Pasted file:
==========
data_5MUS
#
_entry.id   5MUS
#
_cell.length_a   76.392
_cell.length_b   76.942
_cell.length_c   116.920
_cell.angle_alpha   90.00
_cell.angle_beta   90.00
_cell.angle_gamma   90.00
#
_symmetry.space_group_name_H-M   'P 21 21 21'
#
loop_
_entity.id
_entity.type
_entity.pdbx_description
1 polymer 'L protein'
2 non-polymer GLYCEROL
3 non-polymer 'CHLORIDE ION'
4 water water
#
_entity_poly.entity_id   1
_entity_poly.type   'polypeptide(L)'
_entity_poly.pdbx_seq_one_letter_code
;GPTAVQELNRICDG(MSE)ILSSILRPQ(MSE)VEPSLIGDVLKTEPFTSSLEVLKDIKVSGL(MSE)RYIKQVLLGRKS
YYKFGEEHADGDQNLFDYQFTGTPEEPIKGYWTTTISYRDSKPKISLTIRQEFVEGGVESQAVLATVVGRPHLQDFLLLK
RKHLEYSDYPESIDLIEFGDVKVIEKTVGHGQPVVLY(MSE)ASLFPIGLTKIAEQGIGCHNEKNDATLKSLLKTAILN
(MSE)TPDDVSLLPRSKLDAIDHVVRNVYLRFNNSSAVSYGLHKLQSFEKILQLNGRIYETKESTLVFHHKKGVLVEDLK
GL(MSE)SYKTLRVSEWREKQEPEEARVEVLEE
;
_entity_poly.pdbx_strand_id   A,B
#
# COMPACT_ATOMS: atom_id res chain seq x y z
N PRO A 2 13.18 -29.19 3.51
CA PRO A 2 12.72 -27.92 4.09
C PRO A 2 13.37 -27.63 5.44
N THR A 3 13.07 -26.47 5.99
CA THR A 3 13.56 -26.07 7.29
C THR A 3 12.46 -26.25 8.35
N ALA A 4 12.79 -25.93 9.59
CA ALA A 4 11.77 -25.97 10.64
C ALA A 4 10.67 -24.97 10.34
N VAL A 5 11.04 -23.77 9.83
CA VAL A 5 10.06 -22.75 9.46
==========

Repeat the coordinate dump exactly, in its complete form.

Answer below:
data_5MUS
#
_entry.id   5MUS
#
_cell.length_a   76.392
_cell.length_b   76.942
_cell.length_c   116.920
_cell.angle_alpha   90.00
_cell.angle_beta   90.00
_cell.angle_gamma   90.00
#
_symmetry.space_group_name_H-M   'P 21 21 21'
#
loop_
_entity.id
_entity.type
_entity.pdbx_description
1 polymer 'L protein'
2 non-polymer GLYCEROL
3 non-polymer 'CHLORIDE ION'
4 water water
#
_entity_poly.entity_id   1
_entity_poly.type   'polypeptide(L)'
_entity_poly.pdbx_seq_one_letter_code
;GPTAVQELNRICDG(MSE)ILSSILRPQ(MSE)VEPSLIGDVLKTEPFTSSLEVLKDIKVSGL(MSE)RYIKQVLLGRKS
YYKFGEEHADGDQNLFDYQFTGTPEEPIKGYWTTTISYRDSKPKISLTIRQEFVEGGVESQAVLATVVGRPHLQDFLLLK
RKHLEYSDYPESIDLIEFGDVKVIEKTVGHGQPVVLY(MSE)ASLFPIGLTKIAEQGIGCHNEKNDATLKSLLKTAILN
(MSE)TPDDVSLLPRSKLDAIDHVVRNVYLRFNNSSAVSYGLHKLQSFEKILQLNGRIYETKESTLVFHHKKGVLVEDLK
GL(MSE)SYKTLRVSEWREKQEPEEARVEVLEE
;
_entity_poly.pdbx_strand_id   A,B
#
# COMPACT_ATOMS: atom_id res chain seq x y z
N PRO A 2 13.18 -29.19 3.51
CA PRO A 2 12.72 -27.92 4.09
C PRO A 2 13.37 -27.63 5.44
N THR A 3 13.07 -26.47 5.99
CA THR A 3 13.56 -26.07 7.29
C THR A 3 12.46 -26.25 8.35
N ALA A 4 12.79 -25.93 9.59
CA ALA A 4 11.77 -25.97 10.64
C ALA A 4 10.67 -24.97 10.34
N VAL A 5 11.04 -23.77 9.83
CA VAL A 5 10.06 -22.75 9.46